Trump resumes attacks on law enforcement after FBI raids his lawyer’s office


WASHINGTON (Reuters) – U.S. President Donald Trump reprised his angry attacks on law enforcement on Tuesday following FBI raids targeting his personal lawyer that were related to a federal investigation into possible collusion by Trump campaign aides with Moscow.

In two brief Twitter messages, Trump lamented that “attorney-client privilege is dead,” and denounced a “total witch hunt,” apparently restating his long-held view of Special Counsel Robert Mueller’s investigation. He did not elaborate.

FBI agents executed a series of search warrants on Michael Cohen’s office and home on Monday, law enforcement officials said. One source said Cohen was under investigation for activity including possible bank and tax fraud and possible campaign law violations.

The raids, which Trump denounced on Monday as disgraceful, were a dramatic new development in a series of probes involving close Trump associates.

The investigations have dogged Trump since he took office last year, prompting him to publicly criticize Attorney General Jeff Sessions for recusing himself from the Russia investigation, and to suggest periodically that he might try to have Mueller dismissed.

Cohen’s lawyer, Stephen M. Ryan, said on Monday that prosecutors seized communications between Cohen and his clients based in part on a referral by Mueller. The special counsel was appointed by the Justice Department last year to investigate alleged Russian meddling in the 2016 election and potential collusion by Trump’s campaign.

The attorney-client privilege Trump referred to is intended to encourage open communications between lawyers and their clients, so that lawyers can provide sound legal advice. But the privilege is not absolute, and there is an exception for communications made to further a crime.

U.S. President Donald Trump holds a cabinet meeting at the White House in Washington, U.S., April 9, 2018. REUTERS/Kevin Lamarque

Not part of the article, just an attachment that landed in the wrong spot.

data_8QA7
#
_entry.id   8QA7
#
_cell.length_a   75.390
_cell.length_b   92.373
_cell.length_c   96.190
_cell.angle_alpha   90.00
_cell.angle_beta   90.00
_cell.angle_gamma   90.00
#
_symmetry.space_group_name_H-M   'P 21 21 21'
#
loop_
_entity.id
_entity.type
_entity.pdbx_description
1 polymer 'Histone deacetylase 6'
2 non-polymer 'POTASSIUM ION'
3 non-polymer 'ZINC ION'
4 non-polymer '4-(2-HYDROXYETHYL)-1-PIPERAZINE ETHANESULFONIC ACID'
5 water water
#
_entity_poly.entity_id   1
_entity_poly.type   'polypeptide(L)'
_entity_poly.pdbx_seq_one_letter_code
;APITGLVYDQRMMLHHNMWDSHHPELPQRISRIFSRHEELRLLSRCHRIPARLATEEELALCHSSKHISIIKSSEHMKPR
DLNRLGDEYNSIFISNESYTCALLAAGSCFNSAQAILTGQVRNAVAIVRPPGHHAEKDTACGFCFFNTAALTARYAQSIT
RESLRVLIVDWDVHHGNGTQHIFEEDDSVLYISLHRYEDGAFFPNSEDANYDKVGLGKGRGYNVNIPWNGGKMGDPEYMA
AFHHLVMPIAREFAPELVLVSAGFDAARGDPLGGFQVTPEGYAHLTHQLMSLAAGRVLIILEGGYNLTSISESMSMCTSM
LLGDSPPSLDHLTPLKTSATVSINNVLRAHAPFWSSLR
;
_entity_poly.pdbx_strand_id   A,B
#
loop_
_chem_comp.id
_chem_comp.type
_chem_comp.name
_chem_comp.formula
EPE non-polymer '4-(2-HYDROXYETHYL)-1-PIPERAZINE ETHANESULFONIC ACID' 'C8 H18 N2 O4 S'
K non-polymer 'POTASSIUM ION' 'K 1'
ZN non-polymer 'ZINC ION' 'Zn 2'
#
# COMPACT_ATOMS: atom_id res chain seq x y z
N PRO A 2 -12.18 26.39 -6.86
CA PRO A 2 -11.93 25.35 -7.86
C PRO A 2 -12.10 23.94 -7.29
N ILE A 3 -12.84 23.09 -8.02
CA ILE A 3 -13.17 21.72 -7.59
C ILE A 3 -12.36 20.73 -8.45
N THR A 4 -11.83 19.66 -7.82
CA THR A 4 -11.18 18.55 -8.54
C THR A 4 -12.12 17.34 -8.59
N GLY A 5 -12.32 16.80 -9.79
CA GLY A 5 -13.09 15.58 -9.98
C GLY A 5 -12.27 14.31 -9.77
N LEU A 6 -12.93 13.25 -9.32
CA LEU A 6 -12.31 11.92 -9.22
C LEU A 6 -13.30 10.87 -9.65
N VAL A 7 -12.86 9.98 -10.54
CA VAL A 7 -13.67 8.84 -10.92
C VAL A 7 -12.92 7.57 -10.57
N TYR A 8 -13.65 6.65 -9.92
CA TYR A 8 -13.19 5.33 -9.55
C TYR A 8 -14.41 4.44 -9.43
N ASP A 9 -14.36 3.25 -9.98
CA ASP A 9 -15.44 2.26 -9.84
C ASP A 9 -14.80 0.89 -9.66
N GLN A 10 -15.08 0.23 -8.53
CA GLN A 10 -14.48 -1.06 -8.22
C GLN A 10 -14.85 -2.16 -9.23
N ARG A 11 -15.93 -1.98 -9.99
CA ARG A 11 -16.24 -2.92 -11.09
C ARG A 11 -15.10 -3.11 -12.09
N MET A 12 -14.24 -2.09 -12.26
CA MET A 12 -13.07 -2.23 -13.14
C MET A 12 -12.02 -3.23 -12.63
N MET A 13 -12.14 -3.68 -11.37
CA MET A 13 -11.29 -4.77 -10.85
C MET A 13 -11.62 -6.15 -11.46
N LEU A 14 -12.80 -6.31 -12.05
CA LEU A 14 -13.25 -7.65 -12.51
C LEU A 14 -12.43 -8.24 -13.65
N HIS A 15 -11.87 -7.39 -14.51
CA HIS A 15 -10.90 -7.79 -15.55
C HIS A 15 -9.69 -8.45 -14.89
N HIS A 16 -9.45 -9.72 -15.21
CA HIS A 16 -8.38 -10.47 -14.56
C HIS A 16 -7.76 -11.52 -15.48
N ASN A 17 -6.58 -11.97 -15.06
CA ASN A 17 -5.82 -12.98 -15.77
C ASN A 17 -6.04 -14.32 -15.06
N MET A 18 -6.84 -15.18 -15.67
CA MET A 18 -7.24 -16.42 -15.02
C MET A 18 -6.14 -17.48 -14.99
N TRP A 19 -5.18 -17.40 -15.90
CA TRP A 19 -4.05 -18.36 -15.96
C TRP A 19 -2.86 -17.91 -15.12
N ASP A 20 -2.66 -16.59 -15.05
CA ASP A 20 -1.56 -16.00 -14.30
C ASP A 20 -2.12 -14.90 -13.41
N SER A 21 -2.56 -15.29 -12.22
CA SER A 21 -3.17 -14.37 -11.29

Cohen has come under scrutiny over a $130,000 payment he made shortly before the 2016 election to adult-film actress Stormy Daniels, who has said that she once had sex with Trump and was paid to keep quiet about it. Last week, Trump said he did not know about the payment.

“A well-regarded Republican appointed US Atty (attorney) obtaining valid search warrants, approved by a judge, that are then … carried out by career, upstanding FBI agents doing their job to search for the truth is NOT A WITCH HUNT. Period,” said Michael Avenatti, a lawyer for Daniels.

Daniels, whose legal name is Stephanie Clifford, has sued Cohen to be released from a nondisclosure agreement over the alleged 2006 liaison with Trump.

Monday’s events renewed concerns that Trump could try to have Mueller removed, which critics have said would amount to interference in the investigation.

“The raid is seismic,” Democratic U.S. Senator Richard Blumenthal told MSNBC on Tuesday, adding that such searches by the Federal Bureau of Investigation indicate the possibility that a crime was committed.

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Ryan said on Monday the raid was inappropriate and that his client has cooperated with all government authorities.

Moscow has denied U.S. intelligence agencies’ findings that it meddled in the 2016 presidential campaign and sought to tilt the race in Trump’s favor. Trump has denied any collusion by his campaign.

Reporting by Susan Heavey; Editing by Frances Kerry



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